While I am not too confident about opening the whole internet with any random TLD, I have to say you have to give some possible gTLDs some credit. I see .movie as an example.
.music is about development and the monetization for the music industry. It will not be an extension for domainers / speculators. The keyword is community.
It is all about the business plan and execution. I agree on most about the issue of domains. They mean nothing if they are just treated as names. The challenge is how can you solve certain issues eg help a certain community with some innovative technology and monetization methods and create something that is useful.
I agree that all the new extensions have not been an overwhelming success. I agree the “real” public needs to know about the issues. In .music, it is the music community. The .music extension and music.us will not function in the best interest of domainers who prefer to park than develop. I am sorry but making general statements about all the gTLD initiatives does not give credit to communities like the music community that wants this.
Unless the few hundred thousand musicians who signed up at http://www.music.us over the last few years for .music interest are not considered significant.
Some will be a success and some will fail. Most people have not heard of .jobs, .travel, .pro or .tel. Why is that? I always believe in execution and a sound business plan. Just releasing domains to the general public and domainers is not my idea of a business plan.
Does it add value to the internet? Does it add value to the extension’s stakeholders? In the case of .music, it definitely does. The backend we built for it with Music.us is quite innovative – the full 360 model for the music community.
I think we need some competition against the .com monopoly. However, like most people here have said: we need to add value.
So you have 800,000 signatures but the registration will not be open to everyone and be a closed community?
Beyond rap.music country.music etc what is the purpose? Will every new song or group have a .music with it? Even that will run it’s course. Great little gimmick to turn a quick buck by convincing the music ” community ” they need something.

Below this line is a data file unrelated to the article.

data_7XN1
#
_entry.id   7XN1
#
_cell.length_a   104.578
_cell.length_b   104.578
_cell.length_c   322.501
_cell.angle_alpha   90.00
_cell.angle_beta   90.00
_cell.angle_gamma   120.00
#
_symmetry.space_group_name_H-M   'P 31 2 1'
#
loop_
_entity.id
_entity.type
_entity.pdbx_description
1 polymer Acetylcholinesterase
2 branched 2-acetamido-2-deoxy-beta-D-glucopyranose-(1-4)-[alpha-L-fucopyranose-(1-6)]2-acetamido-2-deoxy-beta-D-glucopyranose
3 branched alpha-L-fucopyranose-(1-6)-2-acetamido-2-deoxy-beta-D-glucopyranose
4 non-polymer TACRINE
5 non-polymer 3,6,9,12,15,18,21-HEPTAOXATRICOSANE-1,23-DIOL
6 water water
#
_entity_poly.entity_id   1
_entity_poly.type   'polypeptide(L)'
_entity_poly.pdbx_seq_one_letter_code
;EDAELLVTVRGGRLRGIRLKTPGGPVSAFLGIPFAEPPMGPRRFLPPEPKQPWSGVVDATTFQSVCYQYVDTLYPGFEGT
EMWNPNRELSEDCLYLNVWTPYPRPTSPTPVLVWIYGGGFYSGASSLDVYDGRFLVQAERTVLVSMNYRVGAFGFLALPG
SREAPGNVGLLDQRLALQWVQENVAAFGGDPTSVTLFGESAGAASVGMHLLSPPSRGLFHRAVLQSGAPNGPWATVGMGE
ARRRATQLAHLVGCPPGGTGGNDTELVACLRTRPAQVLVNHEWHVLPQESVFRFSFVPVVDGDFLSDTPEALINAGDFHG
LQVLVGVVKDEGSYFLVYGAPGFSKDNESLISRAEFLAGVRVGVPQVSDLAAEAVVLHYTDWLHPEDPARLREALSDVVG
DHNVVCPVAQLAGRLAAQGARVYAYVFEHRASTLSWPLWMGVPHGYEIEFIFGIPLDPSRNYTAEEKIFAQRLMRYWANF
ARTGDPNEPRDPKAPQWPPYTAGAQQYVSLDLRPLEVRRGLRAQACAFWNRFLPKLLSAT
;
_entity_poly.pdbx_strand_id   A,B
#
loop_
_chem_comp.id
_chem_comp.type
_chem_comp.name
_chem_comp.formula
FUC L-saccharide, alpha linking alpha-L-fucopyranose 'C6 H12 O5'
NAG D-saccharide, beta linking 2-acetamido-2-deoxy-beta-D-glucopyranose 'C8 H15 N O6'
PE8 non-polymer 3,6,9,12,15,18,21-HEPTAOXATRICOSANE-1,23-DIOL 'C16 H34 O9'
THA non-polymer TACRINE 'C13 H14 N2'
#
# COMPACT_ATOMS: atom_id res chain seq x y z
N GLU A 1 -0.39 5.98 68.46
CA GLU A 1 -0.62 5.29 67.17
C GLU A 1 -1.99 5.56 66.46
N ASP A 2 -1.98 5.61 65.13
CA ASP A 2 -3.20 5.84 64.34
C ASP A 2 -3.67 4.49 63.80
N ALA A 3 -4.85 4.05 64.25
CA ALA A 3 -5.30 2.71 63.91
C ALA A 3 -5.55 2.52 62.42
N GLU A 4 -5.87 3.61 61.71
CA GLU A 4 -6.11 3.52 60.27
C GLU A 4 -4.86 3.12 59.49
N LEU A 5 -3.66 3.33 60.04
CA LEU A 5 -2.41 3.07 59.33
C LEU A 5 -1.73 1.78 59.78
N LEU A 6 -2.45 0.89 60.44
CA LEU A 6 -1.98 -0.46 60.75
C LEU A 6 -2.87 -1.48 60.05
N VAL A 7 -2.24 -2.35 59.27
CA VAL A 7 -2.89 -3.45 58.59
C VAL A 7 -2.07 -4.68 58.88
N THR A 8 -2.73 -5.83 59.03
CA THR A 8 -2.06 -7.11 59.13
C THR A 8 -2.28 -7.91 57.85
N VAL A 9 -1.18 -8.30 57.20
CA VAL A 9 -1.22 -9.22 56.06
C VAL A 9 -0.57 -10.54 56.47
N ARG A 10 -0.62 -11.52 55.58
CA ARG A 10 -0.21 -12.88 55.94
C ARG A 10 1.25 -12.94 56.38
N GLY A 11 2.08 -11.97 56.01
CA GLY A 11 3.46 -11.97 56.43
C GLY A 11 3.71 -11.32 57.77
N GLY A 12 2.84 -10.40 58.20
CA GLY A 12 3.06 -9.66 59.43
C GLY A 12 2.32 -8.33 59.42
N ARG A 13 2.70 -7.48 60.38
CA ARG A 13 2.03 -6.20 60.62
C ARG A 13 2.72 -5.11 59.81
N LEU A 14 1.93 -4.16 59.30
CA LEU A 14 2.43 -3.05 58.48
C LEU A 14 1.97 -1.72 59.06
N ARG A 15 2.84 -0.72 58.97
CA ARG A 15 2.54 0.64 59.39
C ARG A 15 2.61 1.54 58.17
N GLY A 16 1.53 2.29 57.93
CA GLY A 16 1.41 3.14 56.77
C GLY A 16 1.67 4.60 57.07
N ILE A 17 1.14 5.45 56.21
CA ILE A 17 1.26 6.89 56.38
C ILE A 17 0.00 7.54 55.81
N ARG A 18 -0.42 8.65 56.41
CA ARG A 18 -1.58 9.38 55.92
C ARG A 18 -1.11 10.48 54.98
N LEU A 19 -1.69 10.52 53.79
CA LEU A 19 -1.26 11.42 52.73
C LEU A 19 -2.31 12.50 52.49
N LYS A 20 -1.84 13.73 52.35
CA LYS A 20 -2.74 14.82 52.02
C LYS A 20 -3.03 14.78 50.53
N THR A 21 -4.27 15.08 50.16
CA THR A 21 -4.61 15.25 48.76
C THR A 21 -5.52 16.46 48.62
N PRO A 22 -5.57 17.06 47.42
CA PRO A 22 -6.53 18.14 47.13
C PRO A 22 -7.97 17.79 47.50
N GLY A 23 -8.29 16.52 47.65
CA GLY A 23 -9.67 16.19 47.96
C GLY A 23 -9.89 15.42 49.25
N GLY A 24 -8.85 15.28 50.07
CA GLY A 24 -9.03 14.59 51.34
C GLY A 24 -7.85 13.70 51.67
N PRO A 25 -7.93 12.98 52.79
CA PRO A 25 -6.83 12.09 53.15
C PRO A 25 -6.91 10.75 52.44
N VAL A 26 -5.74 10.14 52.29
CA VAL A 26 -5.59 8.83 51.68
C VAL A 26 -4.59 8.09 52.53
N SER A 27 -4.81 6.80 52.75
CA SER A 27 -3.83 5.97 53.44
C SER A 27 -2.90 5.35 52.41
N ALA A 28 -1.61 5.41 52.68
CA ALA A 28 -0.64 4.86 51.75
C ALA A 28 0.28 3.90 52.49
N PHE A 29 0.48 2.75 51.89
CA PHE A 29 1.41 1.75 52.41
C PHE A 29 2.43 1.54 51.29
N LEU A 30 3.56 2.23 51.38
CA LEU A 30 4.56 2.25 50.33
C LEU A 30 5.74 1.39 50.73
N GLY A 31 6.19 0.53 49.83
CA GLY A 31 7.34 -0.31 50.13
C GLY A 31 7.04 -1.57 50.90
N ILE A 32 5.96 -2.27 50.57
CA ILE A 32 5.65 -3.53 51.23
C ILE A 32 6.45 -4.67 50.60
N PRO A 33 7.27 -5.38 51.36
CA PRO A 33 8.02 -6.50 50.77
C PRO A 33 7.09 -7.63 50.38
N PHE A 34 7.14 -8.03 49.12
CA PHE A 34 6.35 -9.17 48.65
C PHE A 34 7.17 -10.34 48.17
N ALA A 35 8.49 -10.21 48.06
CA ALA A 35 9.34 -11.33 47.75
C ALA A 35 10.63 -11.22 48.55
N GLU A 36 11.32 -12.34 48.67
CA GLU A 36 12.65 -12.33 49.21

Up to today most industy advertisers have turned to hyphens and starting with the word THE. Spending $8 and using a .com seems a better choice, at least someone in the next 50 yrs will actually type that in.
Then comes music.rap after rap.music. What about rap.music.rap? Or music.rap.music? Talk about bastardizing the name system! It’s already confusing enough.
Following up on what David Castello said about Doug Brent speaking, it almost makes you think they are saving Rod Beckstrom for another time. Maybe they don’t want him to be the fall guy out of the gate, or they are going to hit ’em with the good cop / bad cop routine where Rod is the nice guy and Doug does the dirty attacking.
So far, Doug is only taking the pro gTLD stance, and again has ignored the domain investor/owner communities outcry. To this date, ICANN has never heard us or even acknowledged us other than Rod peeking his head into these forums a couple, three times.
How does ICANN decide who should be awarded .music? Doesn’t even just allocating simply award a private monopoly in perpetuity?
Where as using the second level only allows lots of companies and individuals to compete on an almost level playing field (OK .com has immediate advantage but if the offerings at other TLD’s like music.us or music.mobi sufficiently differentiate, the advantage is so great.)
Since there can only ever be one .music. What happens if it is awarded to one of your competitors or they out bid you in an auction allocation? If new gTLDs are perceived to be definitive sources of information and sales in users’ minds won’t one of your competitors have a huge advantage over your businesses in the second level?
correction bad typo 🙁 above message should have been the advantage isn’t so great
Oh and thanks for the post – I visited music.com for the first time and found a great album to buy 🙂
Not sure if anyone can believe a word from Constantine Roussos or what his motivation is for the gTLD name .music. Could it be greed? From what I’ve heard, thats the only reason!
M. Menius says
@Constantine – Music.us is perfect. I’d love to see you put your creative energy behind THAT domain. Music.us has great potential NOW! You already have a winning domain right there. Get going!
For the record, I am not against the introduction of a few new tld’s. But, the unlimited release proposal is indefensible, and a catastrophe in waiting for internet consumers and global businesses.
If you have that many signatures for .music, then it could become one of three new tld releases for 2010, for example. That would be realistic, manageable, not overwhelm consumers with too many confusing choices, and allow for market assimilation.
New tld releases need to be all about gradual introduction and adoption. Proponents of a tld orgy are driven by $ exploitation.
Let’s hope that logic and moderation prevail. A few tld’s selectively released. Not every word in the dictionary dumped onto the internet like a bucket of chum in a fishbowl.